Estoppel limits of inter partes review

April 2017  |  SPOTLIGHT  |  INTELLECTUAL PROPERTY 

Financier Worldwide Magazine

April 2017 Issue

April 2017 Issue


When the America Invents Act (AIA) was enacted to include the new inter partes review (IPR) proceeding, stakeholders were focused on the estoppel provision and what that meant for future challenges to a patent by the petitioner. The estoppel provision prohibits a petitioner from later raising before the Patent Office, a district court or the US International Trade Commission, any ground of invalidity that the petitioner “raised or reasonably could have raised” during the IPR. IPR estoppel attaches when the Patent Trial and Appeal Board (PTAB) issues a final written decision – i.e., before the Federal Circuit has decided any appeals from the PTAB decision.

After enactment, many stakeholders believed IPR petitioners would have just one chance in the petition to make all their arguments that the patent is invalid, and that by challenging the patent before the PTAB, they would forfeit the chance to make that case later, based on prior art they were aware of or reasonably should have been aware of. A series of recent decisions have defined the estoppel provision as less stringent than stakeholders thought when the law was passed.

In two 2016 opinions, the Federal Circuit confirmed that the IPR estoppel provisions in Section 315(e) will not apply to invalidity grounds that the petitioner raised in the petition but the PTAB chose to not institute for redundancy. These opinions effectively limit estoppel to prior art on the grounds that the petitioner ‘could have raised’ after the institution of an IPR. The Federal Circuit’s focus was the wording of the statute, which is directed to grounds a petitioner raised or reasonably could have raised ‘during’ the IPR.

For example, in Shaw Indus. Group, Inc. v. Automated Creel Sys., Inc, the PTAB did not institute IPR based on the ground that claims were anticipated by the Payne reference, because that ground was redundant of other grounds. In the final written decision, the PTAB invalidated some of the challenged claims, based on the instituted grounds. Shaw appealed the PTAB’s decision, and also sought a writ of mandamus, requesting the Federal Circuit instruct the PTAB to institute based on the Payne reference. Shaw’s concern, among others, was that it would be estopped from using the Payne reference in future challenges to the patent based on Section 315(e). The Patent Office intervened and argued that Shaw’s interpretation was incorrect because “the denied ground never became part of the IPR”. In the end, the Federal Circuit agreed with the Patent Office.

Based on these Federal Circuit decisions and others, petitioners have been able to successfully argue that any non-instituted prior art challenge cannot give rise to estoppel, because the rejected ground would not be one the petitioner “raised or reasonably could have raised” during that IPR proceeding.

For example, in Princeton Digital Image Corporation v. Harmonix Music Systems Inc. et al., the patent owner moved to dismiss the defendant’s invalidity counterclaim due to estoppel under Section 315(e). More specifically, the defendant was a petitioner in two IPR proceedings; however, neither IPR resulted in a final written decision as to the validity of certain challenged claims. The patent owner unsuccessfully argued the defendant was estopped from arguing invalidity based on prior art that was raised in the IPR proceedings. The court held that since there was no final written decision as to the challenged claims, there was no estoppel.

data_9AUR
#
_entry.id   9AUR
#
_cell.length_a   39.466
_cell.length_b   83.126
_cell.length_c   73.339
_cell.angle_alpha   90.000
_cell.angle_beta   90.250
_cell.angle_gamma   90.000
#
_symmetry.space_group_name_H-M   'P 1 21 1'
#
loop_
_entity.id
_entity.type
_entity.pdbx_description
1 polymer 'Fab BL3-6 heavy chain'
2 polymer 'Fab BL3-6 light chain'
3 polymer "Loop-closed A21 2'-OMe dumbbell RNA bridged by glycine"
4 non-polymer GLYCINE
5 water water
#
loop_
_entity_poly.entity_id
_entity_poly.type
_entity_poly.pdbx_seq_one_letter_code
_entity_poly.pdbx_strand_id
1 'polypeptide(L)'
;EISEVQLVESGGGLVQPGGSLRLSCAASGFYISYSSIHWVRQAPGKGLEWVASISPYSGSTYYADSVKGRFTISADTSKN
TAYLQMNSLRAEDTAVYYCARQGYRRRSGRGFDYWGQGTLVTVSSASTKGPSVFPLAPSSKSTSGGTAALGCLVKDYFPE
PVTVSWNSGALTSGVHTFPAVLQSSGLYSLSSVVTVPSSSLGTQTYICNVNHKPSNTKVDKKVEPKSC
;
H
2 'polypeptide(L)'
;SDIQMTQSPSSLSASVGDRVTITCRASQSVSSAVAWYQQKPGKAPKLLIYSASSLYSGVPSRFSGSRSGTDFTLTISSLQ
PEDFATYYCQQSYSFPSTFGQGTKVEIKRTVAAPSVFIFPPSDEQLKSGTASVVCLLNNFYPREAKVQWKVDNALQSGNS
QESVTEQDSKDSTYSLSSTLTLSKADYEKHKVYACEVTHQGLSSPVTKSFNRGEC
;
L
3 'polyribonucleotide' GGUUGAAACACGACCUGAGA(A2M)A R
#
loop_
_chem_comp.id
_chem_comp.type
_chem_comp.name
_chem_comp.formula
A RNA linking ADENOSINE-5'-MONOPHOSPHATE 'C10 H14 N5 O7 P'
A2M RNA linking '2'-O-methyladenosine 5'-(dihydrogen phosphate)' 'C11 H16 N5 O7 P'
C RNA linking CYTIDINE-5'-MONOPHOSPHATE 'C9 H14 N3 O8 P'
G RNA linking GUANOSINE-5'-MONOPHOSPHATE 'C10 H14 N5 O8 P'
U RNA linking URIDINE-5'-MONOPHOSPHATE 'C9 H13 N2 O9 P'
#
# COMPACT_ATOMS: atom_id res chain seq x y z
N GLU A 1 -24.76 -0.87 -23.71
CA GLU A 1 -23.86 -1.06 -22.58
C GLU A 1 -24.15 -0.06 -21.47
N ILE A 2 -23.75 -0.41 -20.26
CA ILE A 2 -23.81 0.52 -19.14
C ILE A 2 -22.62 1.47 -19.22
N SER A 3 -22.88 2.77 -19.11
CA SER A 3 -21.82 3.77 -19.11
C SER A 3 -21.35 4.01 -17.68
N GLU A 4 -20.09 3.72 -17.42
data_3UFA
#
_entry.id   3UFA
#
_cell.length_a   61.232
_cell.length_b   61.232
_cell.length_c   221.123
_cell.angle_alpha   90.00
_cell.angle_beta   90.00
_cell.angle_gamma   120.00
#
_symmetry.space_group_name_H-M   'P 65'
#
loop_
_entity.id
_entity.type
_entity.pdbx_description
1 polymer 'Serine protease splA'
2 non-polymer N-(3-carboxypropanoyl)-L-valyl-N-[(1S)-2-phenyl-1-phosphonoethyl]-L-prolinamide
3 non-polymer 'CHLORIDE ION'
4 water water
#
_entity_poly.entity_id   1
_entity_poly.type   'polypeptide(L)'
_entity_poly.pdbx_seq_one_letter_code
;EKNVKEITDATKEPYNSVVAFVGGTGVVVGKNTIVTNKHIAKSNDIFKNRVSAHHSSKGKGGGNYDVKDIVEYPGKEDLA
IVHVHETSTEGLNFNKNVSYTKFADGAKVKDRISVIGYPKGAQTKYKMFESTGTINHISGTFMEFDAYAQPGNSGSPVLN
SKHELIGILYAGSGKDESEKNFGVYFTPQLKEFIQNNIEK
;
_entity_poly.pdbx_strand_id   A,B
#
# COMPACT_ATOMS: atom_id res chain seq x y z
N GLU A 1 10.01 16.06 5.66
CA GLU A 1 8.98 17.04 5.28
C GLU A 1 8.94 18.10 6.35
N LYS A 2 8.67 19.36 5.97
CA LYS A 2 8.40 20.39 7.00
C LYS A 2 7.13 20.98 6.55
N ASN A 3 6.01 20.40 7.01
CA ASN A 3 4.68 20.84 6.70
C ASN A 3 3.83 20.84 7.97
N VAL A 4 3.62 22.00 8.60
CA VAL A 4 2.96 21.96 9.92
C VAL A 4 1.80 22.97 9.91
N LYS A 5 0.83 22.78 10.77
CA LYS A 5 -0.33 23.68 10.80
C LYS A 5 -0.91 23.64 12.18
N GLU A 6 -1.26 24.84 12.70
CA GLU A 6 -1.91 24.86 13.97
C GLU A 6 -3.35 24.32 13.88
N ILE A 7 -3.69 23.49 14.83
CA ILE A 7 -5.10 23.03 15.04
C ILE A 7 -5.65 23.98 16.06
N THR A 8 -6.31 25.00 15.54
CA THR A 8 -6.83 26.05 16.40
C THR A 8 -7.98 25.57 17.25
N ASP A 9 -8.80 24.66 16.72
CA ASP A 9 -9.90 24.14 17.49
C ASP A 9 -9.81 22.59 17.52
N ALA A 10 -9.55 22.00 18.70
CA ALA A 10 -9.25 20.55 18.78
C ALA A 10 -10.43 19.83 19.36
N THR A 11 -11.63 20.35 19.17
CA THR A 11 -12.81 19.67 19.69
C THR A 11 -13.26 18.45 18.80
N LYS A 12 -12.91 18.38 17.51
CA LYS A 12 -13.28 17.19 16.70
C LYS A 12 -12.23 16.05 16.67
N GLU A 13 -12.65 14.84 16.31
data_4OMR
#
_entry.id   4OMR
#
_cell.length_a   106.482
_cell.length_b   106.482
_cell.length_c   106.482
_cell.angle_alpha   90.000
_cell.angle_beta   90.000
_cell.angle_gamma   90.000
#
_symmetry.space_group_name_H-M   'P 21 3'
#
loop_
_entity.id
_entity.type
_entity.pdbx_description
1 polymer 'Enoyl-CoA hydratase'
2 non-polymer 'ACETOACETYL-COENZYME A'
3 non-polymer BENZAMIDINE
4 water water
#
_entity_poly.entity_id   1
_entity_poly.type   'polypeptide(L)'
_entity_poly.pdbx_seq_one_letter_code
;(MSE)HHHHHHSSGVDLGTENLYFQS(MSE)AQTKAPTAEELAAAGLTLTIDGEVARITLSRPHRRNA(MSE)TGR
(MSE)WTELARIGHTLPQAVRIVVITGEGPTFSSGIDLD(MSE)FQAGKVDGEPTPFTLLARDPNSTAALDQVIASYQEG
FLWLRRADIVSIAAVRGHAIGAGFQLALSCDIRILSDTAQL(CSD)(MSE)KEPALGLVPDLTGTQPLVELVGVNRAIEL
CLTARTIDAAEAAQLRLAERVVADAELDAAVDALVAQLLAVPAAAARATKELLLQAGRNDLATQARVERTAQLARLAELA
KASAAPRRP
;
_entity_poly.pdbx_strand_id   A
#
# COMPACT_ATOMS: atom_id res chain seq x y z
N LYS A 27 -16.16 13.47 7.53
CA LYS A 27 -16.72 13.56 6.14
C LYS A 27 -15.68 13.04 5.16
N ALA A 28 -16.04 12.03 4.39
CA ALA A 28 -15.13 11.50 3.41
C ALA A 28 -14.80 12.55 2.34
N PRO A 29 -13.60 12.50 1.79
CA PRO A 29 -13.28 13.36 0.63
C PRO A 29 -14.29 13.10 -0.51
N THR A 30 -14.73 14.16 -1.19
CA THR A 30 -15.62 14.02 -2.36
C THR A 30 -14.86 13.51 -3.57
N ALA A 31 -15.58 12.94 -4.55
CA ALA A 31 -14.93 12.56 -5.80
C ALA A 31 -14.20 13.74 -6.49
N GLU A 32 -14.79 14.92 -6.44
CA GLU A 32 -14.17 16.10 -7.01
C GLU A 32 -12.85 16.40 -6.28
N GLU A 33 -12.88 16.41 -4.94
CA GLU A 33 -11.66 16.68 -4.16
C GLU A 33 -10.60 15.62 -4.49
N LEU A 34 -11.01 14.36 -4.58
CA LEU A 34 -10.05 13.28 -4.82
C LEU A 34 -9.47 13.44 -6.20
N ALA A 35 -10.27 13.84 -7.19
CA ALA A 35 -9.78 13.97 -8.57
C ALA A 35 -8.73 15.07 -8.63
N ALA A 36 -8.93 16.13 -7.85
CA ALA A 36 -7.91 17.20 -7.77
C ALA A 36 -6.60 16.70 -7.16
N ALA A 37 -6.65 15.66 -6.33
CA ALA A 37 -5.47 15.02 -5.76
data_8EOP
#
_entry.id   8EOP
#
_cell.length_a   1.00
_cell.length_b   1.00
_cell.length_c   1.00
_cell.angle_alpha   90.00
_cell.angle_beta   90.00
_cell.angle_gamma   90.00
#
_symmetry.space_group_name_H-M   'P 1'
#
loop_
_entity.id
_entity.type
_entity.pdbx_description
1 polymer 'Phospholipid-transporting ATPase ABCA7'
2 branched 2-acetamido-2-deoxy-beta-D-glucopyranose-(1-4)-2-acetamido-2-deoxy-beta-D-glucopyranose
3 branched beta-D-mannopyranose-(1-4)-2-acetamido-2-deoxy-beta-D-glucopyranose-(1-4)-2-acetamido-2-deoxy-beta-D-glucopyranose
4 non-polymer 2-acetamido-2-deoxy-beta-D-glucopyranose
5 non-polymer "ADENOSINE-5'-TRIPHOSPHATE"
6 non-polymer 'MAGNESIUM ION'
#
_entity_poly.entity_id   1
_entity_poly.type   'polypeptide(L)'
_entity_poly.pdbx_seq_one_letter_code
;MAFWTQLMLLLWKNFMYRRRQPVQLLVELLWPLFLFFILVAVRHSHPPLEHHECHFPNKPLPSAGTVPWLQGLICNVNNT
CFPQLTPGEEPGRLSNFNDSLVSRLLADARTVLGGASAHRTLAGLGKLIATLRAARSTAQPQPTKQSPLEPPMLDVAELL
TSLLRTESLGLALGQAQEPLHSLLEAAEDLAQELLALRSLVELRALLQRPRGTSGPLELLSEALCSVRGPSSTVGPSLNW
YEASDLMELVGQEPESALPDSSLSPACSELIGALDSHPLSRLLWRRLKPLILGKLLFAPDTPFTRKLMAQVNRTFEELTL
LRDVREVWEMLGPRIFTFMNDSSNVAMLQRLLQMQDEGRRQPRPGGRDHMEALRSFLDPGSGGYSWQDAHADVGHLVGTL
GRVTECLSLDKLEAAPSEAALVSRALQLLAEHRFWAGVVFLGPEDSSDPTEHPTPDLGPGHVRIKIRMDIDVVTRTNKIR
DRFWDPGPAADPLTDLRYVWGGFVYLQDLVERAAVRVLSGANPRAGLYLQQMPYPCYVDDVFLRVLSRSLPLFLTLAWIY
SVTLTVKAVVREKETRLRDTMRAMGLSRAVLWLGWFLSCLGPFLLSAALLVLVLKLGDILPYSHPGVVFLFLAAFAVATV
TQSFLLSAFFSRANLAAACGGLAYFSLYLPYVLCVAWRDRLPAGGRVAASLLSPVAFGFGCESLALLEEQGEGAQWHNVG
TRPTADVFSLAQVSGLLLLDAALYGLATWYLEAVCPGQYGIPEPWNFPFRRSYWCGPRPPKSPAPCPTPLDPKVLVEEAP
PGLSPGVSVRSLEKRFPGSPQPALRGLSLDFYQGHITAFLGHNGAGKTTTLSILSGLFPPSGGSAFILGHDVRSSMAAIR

Courts have gone a step further holding that estoppel does not apply to prior art that was never presented to the PTAB, but could have been based upon the prior art’s public nature. For example, in Intellectual Ventures I LLC et al. v. Toshiba Corporation et al., Judge Robinson addressed a summary judgment motion that involved invalidity challenges as to prior art references that were raised during an earlier IPR and others that arguably could have been raised in the IPR, but were not. Due to the IPR estoppel, the court granted the motion for the references instituted in the IPR proceeding but denied the motion as to the ones that could have been raised. Citing Shaw, the court stated that “[a]lthough [plaintiff’s] argument in this regard is perfectly plausible, in the sense that [defendant] certainly could have raised these additional obviousness grounds based on public documents at the outset of their IPR petition, the Federal Circuit has construed the above language quite literally”.

Even with several Federal Circuit decisions on estoppel, there is still much uncertainty regarding the exact implications of the estoppel provision of Section 315(e). It is critical to remain aware of that when making decisions regarding the scope of estoppel.

 

R. David Donoghue and Steven E. Jedlinski are partners and Anthony J. Fuga is an associate at Holland & Knight. Mr Donoghue can be contacted on +1 (312) 578 6553 or by email: david.donoghue@hklaw.com. Mr Jedlinski can be contacted on +1 (312) 715 5818 or by email: steven.jedlinski@hklaw.com. Mr Fuga can be contacted on +1 (312) 715 5771 or by email: anthony.fuga@hklaw.com.

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R. David Donoghue, Steven E. Jedlinski and Anthony J. Fuga

Holland & Knight


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